Postscript and Conclusion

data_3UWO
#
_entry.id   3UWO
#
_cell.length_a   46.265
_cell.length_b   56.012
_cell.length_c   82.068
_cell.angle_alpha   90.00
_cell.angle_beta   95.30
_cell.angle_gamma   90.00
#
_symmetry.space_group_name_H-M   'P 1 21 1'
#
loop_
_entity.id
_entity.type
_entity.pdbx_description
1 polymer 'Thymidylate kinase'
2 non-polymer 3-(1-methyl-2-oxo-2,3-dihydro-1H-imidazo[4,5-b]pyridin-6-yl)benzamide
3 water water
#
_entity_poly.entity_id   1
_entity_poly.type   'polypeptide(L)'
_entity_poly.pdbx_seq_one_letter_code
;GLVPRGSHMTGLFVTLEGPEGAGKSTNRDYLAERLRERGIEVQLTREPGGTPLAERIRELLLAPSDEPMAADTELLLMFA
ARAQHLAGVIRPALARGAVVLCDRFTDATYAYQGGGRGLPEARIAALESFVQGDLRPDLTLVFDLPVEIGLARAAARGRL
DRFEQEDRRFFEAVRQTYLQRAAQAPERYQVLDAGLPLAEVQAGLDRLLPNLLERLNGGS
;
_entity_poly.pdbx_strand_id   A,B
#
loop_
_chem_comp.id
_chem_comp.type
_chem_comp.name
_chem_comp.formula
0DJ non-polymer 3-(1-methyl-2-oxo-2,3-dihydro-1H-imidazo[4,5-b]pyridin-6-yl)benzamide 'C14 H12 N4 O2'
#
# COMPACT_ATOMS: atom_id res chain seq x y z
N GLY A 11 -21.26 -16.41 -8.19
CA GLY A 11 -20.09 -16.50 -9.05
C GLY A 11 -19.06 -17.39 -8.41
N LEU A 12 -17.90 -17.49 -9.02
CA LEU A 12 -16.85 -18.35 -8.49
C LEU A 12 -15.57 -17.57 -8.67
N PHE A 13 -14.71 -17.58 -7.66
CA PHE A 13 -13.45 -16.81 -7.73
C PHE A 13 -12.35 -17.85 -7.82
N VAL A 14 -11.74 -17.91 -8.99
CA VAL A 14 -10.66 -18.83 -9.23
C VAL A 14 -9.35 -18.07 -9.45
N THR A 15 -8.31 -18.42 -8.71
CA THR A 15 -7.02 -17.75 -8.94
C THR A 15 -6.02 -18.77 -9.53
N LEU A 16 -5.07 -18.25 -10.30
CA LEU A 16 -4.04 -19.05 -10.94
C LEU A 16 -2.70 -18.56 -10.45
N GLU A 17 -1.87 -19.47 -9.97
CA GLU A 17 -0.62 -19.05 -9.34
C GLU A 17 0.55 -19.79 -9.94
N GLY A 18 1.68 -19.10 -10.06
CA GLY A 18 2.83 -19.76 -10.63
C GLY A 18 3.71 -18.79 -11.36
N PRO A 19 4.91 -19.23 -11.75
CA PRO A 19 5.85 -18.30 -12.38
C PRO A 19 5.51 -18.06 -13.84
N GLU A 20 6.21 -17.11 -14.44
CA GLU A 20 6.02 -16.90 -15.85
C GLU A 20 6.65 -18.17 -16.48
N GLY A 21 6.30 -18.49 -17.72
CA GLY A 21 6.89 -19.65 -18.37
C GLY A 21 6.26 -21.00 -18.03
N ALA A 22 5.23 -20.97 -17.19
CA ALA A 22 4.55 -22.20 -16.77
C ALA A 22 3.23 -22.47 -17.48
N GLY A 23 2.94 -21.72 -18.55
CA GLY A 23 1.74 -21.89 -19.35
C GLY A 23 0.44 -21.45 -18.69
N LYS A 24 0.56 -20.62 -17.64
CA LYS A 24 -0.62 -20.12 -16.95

In this final chapter, I summarise the evidence and arguments assembled already in this study in support of the theses outlined in Chapter 1: (1) The seventeenth and eighteenth century provide compelling prototypes for theological discourse centring on Jesus which persist in modern thought and culture, with the Gospels capable of furnishing both authoritarian and more liberal visions of Enlightenment. (2) The ‘religious Enlightenment’ is not simply faith’s uneasy accommodation to modernity: in a Christian context, it grows out of the resources of scholastic and post-Reformation theology, where forms of theological-moral realism are often central to the relevant discourses. (3) Different metaphysical commitments (e.g. monist or dualist) can and have been supported by and integrated with both authoritarian and more liberal visions of Enlightenment. (4) Religious heresy is a characteristic tendency of the Enlightenment and has contributed to the formation of modern thought and culture. In addition to substantiating these theses, I demonstrate the continued cultural and intellectual relevance of the kind of theological and philosophical currents which took recognisable shape in early modernity. Some of this is evident in biblically infused commentary on contemporary issues (e.g. defending or attacking the presidency of Donald J. Trump, discourse on Black Lives Matter, and the #MeToo movement). But traces of the philosophical legacy are detectable in twentieth-century discourse seemingly shorn of religious foundations (e.g. Noam Chomsky and Michel Foucault’s debate on human nature, power, and justice). The story of (religious) Enlightenment presented for consideration in this book is advanced as one of many traditions which jostled for influence in this formative age of intellectual and cultural pluralism.